Description

The remains of the plant are to be found between a small river (part of the watercourse of the Wierna River) and the municipal road Kielce-Mniów. Of the former blast furnace plant, only the ruins of the furnace are left along with the traces of the water system (an outline of the pond and causeway, the outlet duct under the road, parts of the underground canal, partly filled up with stone debris). The area of the plant is in private hands; next to the remains of the furnace, there are meadows, an orchard and garden, and residential and farm buildings. The blast furnace has survived as a permanent, yet visible ruin in the shape of a truncated, narrowing pyramid, square in plan with a circular interior; at the base of the furnace, there are four arched openings. The structure was built of quarry stone (local reddish sandstone) with the wedge elements in the openings and corner elements at the sides; the wall is partly covered with vegetation.

The area around the blast furnace is fenced; the structure is visible but beyond reach (private property); other elements of the water system are generally accessible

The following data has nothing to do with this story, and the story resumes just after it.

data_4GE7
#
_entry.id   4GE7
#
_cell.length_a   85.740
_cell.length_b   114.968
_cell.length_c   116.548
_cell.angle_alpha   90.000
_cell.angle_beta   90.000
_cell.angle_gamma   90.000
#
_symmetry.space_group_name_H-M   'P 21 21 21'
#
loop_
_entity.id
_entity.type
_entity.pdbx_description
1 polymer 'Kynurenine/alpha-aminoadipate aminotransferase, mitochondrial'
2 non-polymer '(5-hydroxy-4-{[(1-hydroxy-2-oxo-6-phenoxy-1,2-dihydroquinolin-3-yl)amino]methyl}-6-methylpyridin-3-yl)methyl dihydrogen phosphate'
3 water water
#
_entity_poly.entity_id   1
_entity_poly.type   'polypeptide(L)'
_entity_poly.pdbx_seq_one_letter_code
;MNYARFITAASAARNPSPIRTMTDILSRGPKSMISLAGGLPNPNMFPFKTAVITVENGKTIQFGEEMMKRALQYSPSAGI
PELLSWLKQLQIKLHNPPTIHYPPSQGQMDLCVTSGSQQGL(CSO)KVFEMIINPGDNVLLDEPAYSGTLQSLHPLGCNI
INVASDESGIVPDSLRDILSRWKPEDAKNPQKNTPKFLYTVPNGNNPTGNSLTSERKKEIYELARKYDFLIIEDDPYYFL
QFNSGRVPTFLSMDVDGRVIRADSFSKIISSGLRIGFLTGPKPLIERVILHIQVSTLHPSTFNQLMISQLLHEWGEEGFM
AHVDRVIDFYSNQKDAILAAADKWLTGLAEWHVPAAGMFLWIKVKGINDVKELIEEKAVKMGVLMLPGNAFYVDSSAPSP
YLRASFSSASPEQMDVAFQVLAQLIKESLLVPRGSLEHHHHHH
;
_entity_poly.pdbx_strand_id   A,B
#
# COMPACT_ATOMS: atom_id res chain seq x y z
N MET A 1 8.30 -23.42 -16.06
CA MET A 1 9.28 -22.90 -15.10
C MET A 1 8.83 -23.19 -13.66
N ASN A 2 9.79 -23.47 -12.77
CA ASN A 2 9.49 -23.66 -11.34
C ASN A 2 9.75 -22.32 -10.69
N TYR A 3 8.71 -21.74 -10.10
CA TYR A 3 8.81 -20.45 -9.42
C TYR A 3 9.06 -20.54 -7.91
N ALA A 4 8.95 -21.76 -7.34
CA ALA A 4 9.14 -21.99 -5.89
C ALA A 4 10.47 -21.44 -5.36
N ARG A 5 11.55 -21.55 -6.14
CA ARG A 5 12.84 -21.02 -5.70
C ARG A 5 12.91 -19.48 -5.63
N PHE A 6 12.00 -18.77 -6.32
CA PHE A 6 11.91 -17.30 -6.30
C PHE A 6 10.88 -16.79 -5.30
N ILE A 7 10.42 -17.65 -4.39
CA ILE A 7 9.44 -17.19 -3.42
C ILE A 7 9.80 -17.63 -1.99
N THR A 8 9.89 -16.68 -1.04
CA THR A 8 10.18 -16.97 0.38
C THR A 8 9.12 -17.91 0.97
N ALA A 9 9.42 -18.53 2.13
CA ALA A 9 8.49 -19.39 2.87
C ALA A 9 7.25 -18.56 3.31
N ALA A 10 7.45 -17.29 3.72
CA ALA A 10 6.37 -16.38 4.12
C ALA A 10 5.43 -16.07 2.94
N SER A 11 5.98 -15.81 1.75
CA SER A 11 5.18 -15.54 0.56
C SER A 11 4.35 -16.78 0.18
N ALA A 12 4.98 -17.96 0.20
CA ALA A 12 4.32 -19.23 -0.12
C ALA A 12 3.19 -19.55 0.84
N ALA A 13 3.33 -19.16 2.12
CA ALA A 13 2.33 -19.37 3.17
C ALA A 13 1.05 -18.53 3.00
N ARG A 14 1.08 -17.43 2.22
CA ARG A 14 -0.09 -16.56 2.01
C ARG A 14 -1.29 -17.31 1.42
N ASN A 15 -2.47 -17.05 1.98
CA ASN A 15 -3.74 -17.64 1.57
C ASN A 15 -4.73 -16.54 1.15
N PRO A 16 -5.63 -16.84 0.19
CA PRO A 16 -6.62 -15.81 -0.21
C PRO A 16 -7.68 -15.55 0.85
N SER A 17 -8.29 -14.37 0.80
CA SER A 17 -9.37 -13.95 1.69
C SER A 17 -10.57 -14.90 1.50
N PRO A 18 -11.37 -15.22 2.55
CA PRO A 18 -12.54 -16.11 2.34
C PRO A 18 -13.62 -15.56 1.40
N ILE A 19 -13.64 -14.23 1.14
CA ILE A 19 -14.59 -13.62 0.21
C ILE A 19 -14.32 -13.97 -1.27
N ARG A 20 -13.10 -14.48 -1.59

Compiled by Włodzimierz Pedrycz, Regional Branch of the National Heritage Board of Poland in Kielce, 07.11.2014.

Bibliography

  • Karta ewidencyjna. Zakład wielkopiecowy, oprac. B. Paprocki, Kielce 1980 [Archiwum Świętokrzyskiego Wojewódzkiego Konserwatora Zabytków w Kielcach i Archiwum Narodowego Instytutu Dziedzictwa w Warszawie].
  • Guldon Z., Kaczor J., Górnictwo i hutnictwo w Staropolskim Okręgu Przemysłowym w drugiej połowie XVIII wieku, Kielce 1994.
  • Koźminski K., Zagłębie Staropolskie w Kieleckiem, Warszawa 1955.
  • Krygier E., Katalog Zabytków Budownictwa Przemysłowego w Polsce, Wrocław-Warszawa 1959, t.II, z.2, powiat Kielce.
  • Radwan M., Wielkopiecownictwo w Zagłębiu Staropolskim w połowie XIX wieku, Stalinogród 1954.
  • Suliga. I., Rozwój technologii hutniczych na przestrzeni wieków w Staropolskim Zagłębiu Przemysłowym - referat na Sesji Naukowej - 200 lat Huty w Ostrowcu Świętokrzyskim - 17.05.2013 [www.200lathutywostrowcu.pl].
  • Wojewódzki R., Najcenniejsze zabytki techniki - Kuźniaki; w miesięczniku IKAR, nr 3 (43) z 1997r.

transport time to the next site

16 min

Remains of blast furnace works
Bobrza

two hours

individual and monumental spatial arrangement demonstrating daring plans, execution and technique of the former industrial construction, as well as the landscape value of the complex

History